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Facebook's login system is being hijacked by China's Great Firewall

The Verge logo The Verge 4/28/2015 Russell Brandom
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For the last three days, China's Great Firewall has been intercepting the Javascript module from Facebook Login, which allows third-party sites to authorize users through Facebook infrastructure. First reported on Sunday, the attack causes sites using Facebook Login to redirect to a third-party page for many web users in China. "This behavior is occurring locally and beyond the reach of our servers," a Facebook spokesperson told The Verge. "We are investigating the situation."

Because the code is intercepted within China's national telecom infrastructure, only users located in China (and accessing the web without a VPN) will be affected. The attack can also be avoided by disabling Javascript, since the inserted code runs as a Javascript applet. Readers in China have confirmed to The Verge that the redirection attack was still under way as of this morning. Local media in Beijing has also reported on the problem.

Researchers have named the capability "The Great Cannon"

The Great Firewall began intercepting the Facebook Login applet on Sunday, replacing it with a new single-line redirection code from two third-party sites. The result is that, for non-VPN users in China, any page with a Facebook Login button has been redirecting to two sites: wpkg.org or ptraveler.com, an open-source software project and a personal travel blog respectively. It's unclear why the Chinese government would want to send users to these sites, although ptraveler.com seems to have been brought down by the flood of traffic.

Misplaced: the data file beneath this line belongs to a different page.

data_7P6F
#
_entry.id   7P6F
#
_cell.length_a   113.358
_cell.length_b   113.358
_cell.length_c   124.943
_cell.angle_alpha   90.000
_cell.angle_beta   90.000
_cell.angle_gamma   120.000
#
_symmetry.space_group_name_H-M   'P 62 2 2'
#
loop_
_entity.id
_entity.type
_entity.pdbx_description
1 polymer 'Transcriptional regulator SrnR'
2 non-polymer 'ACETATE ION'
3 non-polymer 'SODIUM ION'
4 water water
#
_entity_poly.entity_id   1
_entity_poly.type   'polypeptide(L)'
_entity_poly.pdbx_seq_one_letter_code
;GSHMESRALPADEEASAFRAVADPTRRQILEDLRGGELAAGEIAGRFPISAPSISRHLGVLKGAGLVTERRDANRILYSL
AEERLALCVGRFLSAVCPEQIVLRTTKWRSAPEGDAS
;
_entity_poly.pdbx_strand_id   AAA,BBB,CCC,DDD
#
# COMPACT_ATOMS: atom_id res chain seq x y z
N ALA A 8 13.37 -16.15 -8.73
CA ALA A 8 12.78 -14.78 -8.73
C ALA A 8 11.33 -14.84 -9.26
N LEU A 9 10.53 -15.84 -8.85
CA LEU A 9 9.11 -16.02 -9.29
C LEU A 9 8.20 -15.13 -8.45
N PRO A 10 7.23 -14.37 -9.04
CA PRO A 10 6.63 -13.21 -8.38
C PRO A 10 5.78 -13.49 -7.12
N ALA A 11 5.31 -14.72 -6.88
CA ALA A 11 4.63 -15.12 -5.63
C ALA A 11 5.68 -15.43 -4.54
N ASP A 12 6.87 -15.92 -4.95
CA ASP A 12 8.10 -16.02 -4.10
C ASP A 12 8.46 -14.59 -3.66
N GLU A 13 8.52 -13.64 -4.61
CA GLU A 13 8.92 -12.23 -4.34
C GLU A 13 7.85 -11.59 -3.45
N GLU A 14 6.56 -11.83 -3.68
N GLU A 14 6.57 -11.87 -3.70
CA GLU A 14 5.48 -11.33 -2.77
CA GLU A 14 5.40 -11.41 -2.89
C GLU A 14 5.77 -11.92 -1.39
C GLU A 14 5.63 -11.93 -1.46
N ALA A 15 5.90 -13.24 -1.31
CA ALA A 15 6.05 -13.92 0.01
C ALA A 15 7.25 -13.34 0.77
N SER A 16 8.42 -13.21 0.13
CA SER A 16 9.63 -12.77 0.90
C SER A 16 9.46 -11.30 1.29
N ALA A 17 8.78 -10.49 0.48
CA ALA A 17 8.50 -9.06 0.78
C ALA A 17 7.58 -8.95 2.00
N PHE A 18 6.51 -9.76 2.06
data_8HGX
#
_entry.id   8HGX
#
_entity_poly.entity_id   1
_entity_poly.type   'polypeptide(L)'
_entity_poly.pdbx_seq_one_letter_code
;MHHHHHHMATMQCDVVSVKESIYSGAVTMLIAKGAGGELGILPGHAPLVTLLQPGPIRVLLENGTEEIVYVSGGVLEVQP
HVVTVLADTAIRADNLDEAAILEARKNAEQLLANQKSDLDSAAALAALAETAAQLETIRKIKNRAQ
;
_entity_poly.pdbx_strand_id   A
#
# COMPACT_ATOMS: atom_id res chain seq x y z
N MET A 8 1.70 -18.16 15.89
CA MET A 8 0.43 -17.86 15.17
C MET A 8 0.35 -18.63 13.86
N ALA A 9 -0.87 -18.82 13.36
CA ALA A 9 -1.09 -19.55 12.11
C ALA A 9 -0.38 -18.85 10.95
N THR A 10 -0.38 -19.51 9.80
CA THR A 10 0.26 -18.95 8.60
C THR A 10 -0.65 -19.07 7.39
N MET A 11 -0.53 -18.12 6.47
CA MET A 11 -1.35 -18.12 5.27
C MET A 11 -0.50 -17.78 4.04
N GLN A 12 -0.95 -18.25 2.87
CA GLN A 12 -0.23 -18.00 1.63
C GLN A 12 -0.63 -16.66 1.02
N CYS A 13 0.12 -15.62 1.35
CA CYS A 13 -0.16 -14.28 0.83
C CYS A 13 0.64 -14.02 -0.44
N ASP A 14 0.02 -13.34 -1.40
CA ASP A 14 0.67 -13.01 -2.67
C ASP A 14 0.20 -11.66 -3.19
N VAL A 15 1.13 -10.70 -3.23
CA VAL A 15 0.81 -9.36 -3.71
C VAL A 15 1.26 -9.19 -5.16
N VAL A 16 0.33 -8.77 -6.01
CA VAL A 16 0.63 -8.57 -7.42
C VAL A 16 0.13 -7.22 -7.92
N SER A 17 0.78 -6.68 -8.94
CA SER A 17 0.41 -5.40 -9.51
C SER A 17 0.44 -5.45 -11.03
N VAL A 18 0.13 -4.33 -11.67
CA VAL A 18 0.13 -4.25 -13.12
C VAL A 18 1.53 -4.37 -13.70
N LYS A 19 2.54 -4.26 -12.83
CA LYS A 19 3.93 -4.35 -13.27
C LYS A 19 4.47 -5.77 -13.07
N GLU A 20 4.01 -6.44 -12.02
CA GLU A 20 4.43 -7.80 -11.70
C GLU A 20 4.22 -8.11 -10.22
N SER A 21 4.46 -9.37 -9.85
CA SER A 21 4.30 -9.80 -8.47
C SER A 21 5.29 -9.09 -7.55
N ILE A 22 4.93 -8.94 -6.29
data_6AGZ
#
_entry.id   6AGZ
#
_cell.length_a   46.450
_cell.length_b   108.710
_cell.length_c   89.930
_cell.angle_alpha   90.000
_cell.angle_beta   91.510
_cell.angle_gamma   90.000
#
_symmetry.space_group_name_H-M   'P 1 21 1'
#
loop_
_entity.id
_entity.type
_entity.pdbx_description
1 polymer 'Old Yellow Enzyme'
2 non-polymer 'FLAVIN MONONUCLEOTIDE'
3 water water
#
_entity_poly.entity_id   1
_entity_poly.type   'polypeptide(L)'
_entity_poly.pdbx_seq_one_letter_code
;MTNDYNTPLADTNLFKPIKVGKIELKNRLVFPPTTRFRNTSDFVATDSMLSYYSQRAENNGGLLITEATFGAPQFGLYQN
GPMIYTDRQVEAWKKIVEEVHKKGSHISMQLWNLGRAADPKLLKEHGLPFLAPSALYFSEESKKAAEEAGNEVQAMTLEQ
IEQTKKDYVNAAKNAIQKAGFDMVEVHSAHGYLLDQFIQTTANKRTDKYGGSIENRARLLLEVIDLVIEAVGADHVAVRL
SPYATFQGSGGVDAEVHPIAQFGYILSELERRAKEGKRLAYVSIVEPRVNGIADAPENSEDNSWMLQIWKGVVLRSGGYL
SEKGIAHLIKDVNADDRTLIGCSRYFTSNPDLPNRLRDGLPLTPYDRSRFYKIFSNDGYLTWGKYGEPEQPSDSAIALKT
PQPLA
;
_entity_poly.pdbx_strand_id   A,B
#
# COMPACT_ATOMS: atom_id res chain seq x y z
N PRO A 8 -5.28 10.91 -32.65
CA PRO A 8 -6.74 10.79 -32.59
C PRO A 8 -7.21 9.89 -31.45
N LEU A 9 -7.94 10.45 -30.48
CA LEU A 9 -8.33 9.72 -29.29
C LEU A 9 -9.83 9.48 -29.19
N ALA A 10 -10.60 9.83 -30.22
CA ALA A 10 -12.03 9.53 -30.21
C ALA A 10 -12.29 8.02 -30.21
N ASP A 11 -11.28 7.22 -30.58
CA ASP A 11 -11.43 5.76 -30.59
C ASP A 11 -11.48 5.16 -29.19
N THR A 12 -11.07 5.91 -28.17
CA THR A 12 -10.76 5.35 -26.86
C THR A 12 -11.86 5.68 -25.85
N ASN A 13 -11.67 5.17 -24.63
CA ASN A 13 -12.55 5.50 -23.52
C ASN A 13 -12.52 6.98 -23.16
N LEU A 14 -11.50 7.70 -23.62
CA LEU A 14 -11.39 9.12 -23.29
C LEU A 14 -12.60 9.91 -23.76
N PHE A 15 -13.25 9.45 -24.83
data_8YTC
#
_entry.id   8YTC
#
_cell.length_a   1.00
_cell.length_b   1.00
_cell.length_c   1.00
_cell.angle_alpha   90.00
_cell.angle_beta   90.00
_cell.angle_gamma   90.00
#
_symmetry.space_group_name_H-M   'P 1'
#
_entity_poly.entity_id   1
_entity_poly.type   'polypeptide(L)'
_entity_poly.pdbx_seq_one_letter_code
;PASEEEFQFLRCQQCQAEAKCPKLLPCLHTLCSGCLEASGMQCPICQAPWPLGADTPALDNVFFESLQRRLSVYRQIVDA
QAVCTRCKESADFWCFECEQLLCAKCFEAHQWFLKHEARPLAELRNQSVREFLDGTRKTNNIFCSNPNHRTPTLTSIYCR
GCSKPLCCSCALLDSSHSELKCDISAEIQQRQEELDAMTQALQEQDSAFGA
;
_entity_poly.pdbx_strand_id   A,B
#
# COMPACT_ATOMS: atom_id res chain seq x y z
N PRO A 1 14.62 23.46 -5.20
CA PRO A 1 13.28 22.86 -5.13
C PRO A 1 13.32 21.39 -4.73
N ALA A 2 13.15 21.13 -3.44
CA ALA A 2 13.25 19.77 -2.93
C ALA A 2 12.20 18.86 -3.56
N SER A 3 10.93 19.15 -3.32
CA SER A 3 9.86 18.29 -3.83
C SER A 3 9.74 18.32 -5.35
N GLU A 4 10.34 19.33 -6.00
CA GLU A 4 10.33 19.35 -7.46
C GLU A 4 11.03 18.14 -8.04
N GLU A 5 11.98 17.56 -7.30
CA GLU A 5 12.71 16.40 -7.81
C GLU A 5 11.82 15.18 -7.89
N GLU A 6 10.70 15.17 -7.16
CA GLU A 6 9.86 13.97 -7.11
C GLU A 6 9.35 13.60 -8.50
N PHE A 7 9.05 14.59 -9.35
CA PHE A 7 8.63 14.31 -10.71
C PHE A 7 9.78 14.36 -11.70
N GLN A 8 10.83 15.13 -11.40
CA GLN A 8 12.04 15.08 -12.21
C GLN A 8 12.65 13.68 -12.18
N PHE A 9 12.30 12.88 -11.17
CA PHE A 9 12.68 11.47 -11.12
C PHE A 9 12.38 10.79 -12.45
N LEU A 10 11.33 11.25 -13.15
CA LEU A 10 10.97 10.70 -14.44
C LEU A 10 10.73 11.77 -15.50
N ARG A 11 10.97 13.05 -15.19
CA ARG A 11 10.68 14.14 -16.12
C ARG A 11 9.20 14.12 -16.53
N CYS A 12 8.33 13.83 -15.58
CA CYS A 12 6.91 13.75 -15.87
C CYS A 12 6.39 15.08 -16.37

It's not the first time China has performed this kind of traffic interception. In March, a similar redirection was used to perform a denial-of-service attack on GitHub, apparently in retaliation for dissident content posted through the service. Since the new code is injected as content passes through China's national web filters, there's little doubt that the Chinese government is responsible for the attacks. The research group Citizen Lab has named the capability "The Great Cannon," a play on the Great Firewall censorship filter.

It's difficult to say why Facebook Login is being targeted, since the net effect for most users is simply to redirect the browser to an unrelated homepage. Facebook itself is officially blocked in China, although the block has been relaxed in recent years. Some have speculated that an injection attack like this could be used to spoof a Facebook login, but if such an attack is being carried out, it's likely targeted to only a handful of users and effectively invisible on the network scale. It's likely both sites have seen a huge uptick in traffic, but there's no clear reason why these sites would be targets for the Great Cannon, or why Facebook would be the conduit for that attack.

4/28 3:33pm ET: Updated with Facebook comment, and to clarify that Facebook Login is the name of the affected login service. The initial piece had referred to it as Facebook Connect.

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